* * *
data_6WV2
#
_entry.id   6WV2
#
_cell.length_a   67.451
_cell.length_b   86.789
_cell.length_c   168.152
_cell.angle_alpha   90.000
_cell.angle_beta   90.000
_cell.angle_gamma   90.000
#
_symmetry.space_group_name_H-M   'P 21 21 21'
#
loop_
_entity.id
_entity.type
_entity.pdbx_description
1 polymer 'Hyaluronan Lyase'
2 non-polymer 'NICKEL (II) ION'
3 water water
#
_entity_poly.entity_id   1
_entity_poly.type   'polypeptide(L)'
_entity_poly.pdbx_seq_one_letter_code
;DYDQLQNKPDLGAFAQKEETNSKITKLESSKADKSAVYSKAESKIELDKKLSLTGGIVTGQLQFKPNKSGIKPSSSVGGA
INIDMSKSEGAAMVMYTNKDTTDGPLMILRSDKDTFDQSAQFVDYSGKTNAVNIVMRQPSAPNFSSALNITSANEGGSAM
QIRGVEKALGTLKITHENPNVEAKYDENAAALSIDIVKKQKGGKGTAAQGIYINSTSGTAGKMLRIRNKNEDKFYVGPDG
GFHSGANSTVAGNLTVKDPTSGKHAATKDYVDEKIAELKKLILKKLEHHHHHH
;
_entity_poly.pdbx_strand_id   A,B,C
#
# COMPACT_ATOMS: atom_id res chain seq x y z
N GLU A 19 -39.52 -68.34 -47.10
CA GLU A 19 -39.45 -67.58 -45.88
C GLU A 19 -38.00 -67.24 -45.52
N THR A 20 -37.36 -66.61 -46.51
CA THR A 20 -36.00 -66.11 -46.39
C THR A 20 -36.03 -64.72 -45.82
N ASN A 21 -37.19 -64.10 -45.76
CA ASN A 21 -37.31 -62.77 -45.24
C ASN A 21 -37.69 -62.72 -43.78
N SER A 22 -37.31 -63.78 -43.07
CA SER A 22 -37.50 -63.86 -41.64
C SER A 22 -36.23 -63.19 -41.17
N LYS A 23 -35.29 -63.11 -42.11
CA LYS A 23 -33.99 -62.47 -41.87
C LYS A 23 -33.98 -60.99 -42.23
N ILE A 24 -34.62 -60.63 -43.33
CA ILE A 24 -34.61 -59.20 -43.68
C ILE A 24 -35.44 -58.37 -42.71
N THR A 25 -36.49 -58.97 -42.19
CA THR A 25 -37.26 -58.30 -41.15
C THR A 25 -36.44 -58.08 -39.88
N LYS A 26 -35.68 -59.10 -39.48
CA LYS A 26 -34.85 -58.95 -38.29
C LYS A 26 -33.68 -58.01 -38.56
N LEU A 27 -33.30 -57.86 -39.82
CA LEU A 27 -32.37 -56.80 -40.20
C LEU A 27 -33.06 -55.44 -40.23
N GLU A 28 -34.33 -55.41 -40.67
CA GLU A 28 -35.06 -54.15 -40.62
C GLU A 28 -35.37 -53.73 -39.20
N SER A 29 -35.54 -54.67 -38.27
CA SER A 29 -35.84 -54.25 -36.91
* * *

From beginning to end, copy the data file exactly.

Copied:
data_6WV2
#
_entry.id   6WV2
#
_cell.length_a   67.451
_cell.length_b   86.789
_cell.length_c   168.152
_cell.angle_alpha   90.000
_cell.angle_beta   90.000
_cell.angle_gamma   90.000
#
_symmetry.space_group_name_H-M   'P 21 21 21'
#
loop_
_entity.id
_entity.type
_entity.pdbx_description
1 polymer 'Hyaluronan Lyase'
2 non-polymer 'NICKEL (II) ION'
3 water water
#
_entity_poly.entity_id   1
_entity_poly.type   'polypeptide(L)'
_entity_poly.pdbx_seq_one_letter_code
;DYDQLQNKPDLGAFAQKEETNSKITKLESSKADKSAVYSKAESKIELDKKLSLTGGIVTGQLQFKPNKSGIKPSSSVGGA
INIDMSKSEGAAMVMYTNKDTTDGPLMILRSDKDTFDQSAQFVDYSGKTNAVNIVMRQPSAPNFSSALNITSANEGGSAM
QIRGVEKALGTLKITHENPNVEAKYDENAAALSIDIVKKQKGGKGTAAQGIYINSTSGTAGKMLRIRNKNEDKFYVGPDG
GFHSGANSTVAGNLTVKDPTSGKHAATKDYVDEKIAELKKLILKKLEHHHHHH
;
_entity_poly.pdbx_strand_id   A,B,C
#
# COMPACT_ATOMS: atom_id res chain seq x y z
N GLU A 19 -39.52 -68.34 -47.10
CA GLU A 19 -39.45 -67.58 -45.88
C GLU A 19 -38.00 -67.24 -45.52
N THR A 20 -37.36 -66.61 -46.51
CA THR A 20 -36.00 -66.11 -46.39
C THR A 20 -36.03 -64.72 -45.82
N ASN A 21 -37.19 -64.10 -45.76
CA ASN A 21 -37.31 -62.77 -45.24
C ASN A 21 -37.69 -62.72 -43.78
N SER A 22 -37.31 -63.78 -43.07
CA SER A 22 -37.50 -63.86 -41.64
C SER A 22 -36.23 -63.19 -41.17
N LYS A 23 -35.29 -63.11 -42.11
CA LYS A 23 -33.99 -62.47 -41.87
C LYS A 23 -33.98 -60.99 -42.23
N ILE A 24 -34.62 -60.63 -43.33
CA ILE A 24 -34.61 -59.20 -43.68
C ILE A 24 -35.44 -58.37 -42.71
N THR A 25 -36.49 -58.97 -42.19
CA THR A 25 -37.26 -58.30 -41.15
C THR A 25 -36.44 -58.08 -39.88
N LYS A 26 -35.68 -59.10 -39.48
CA LYS A 26 -34.85 -58.95 -38.29
C LYS A 26 -33.68 -58.01 -38.56
N LEU A 27 -33.30 -57.86 -39.82
CA LEU A 27 -32.37 -56.80 -40.20
C LEU A 27 -33.06 -55.44 -40.23
N GLU A 28 -34.33 -55.41 -40.67
CA GLU A 28 -35.06 -54.15 -40.62
C GLU A 28 -35.37 -53.73 -39.20
N SER A 29 -35.54 -54.67 -38.27
CA SER A 29 -35.84 -54.25 -36.91